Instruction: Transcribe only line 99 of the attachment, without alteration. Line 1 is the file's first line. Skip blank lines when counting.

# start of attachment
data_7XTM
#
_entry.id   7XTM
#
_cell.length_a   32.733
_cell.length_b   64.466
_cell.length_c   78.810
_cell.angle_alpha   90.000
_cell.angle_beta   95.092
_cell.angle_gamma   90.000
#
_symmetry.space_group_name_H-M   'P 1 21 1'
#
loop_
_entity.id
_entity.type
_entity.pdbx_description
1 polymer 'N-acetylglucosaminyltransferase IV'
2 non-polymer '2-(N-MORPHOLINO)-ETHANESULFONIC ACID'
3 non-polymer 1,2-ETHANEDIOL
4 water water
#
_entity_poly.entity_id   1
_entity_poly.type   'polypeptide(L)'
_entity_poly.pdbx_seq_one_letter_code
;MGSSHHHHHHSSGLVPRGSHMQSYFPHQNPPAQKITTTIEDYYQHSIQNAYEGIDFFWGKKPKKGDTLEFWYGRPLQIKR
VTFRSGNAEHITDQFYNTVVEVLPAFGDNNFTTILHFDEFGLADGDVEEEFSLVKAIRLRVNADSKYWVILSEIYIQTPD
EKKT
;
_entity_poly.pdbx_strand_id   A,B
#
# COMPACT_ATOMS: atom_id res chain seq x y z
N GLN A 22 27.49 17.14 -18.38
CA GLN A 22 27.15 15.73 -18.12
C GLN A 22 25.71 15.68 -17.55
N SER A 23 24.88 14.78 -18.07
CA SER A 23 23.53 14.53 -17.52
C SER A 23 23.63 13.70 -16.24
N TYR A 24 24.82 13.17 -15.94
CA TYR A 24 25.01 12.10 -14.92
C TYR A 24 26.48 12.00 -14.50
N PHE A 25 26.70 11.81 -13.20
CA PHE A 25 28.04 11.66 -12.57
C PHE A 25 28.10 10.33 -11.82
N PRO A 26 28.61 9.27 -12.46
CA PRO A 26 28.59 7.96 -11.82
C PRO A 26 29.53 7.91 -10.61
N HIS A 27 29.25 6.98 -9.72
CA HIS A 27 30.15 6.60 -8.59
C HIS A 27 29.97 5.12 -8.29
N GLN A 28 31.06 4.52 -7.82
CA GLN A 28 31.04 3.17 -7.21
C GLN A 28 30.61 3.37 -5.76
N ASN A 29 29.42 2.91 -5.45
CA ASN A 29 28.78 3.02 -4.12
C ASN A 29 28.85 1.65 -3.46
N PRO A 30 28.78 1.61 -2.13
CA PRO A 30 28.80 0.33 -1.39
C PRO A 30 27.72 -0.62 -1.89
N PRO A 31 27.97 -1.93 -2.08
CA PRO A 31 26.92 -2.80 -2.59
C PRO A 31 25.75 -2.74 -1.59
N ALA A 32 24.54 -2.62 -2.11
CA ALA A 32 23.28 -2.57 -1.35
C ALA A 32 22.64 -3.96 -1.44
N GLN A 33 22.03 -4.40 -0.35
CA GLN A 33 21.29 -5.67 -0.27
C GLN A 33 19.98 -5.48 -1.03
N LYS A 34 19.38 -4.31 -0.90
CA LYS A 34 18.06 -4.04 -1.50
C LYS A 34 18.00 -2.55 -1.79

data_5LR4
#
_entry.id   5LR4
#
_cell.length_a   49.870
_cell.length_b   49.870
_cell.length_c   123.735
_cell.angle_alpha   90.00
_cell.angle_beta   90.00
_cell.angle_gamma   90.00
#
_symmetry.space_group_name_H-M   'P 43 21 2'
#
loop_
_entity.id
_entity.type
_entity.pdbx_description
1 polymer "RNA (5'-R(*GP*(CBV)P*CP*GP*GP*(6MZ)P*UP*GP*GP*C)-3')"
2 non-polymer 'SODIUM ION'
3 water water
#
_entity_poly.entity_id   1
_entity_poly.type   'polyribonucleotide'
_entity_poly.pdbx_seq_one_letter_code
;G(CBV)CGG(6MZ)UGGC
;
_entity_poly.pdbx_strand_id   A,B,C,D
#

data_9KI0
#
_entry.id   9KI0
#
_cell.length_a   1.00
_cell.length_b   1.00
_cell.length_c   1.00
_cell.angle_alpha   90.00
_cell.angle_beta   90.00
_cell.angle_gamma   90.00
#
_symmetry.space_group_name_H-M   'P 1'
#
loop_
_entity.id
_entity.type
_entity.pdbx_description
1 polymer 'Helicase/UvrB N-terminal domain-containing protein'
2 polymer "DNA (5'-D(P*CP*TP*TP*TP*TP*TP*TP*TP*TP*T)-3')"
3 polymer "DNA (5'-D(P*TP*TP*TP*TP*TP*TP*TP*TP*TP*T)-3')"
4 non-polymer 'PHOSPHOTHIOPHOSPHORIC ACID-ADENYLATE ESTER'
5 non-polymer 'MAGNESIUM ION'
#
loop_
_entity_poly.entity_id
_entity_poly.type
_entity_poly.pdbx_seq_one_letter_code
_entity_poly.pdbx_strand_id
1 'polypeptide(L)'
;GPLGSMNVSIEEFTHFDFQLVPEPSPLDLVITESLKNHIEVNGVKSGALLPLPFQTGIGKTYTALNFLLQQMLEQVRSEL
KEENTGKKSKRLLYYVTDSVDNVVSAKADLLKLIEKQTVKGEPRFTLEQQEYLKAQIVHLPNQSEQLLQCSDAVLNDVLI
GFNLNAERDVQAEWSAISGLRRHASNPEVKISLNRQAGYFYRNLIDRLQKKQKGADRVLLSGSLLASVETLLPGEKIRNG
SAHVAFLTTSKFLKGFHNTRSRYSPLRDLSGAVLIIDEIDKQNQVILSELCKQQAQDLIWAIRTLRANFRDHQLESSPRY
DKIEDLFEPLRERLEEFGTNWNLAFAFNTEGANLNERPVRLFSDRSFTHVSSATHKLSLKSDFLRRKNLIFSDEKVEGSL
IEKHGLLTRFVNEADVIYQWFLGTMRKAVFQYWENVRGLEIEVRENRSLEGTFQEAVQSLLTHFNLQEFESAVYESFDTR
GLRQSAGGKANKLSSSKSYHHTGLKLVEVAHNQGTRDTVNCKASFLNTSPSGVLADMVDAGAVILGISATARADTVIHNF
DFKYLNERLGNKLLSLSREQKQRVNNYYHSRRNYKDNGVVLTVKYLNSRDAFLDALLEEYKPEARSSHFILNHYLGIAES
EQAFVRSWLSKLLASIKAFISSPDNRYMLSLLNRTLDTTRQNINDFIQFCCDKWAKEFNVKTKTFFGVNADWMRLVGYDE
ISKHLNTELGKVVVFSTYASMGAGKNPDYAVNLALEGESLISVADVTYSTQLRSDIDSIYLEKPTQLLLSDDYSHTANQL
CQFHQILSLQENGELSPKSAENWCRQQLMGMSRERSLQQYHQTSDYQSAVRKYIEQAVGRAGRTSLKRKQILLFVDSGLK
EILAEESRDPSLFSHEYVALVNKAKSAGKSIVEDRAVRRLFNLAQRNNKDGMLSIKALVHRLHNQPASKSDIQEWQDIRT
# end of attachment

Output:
#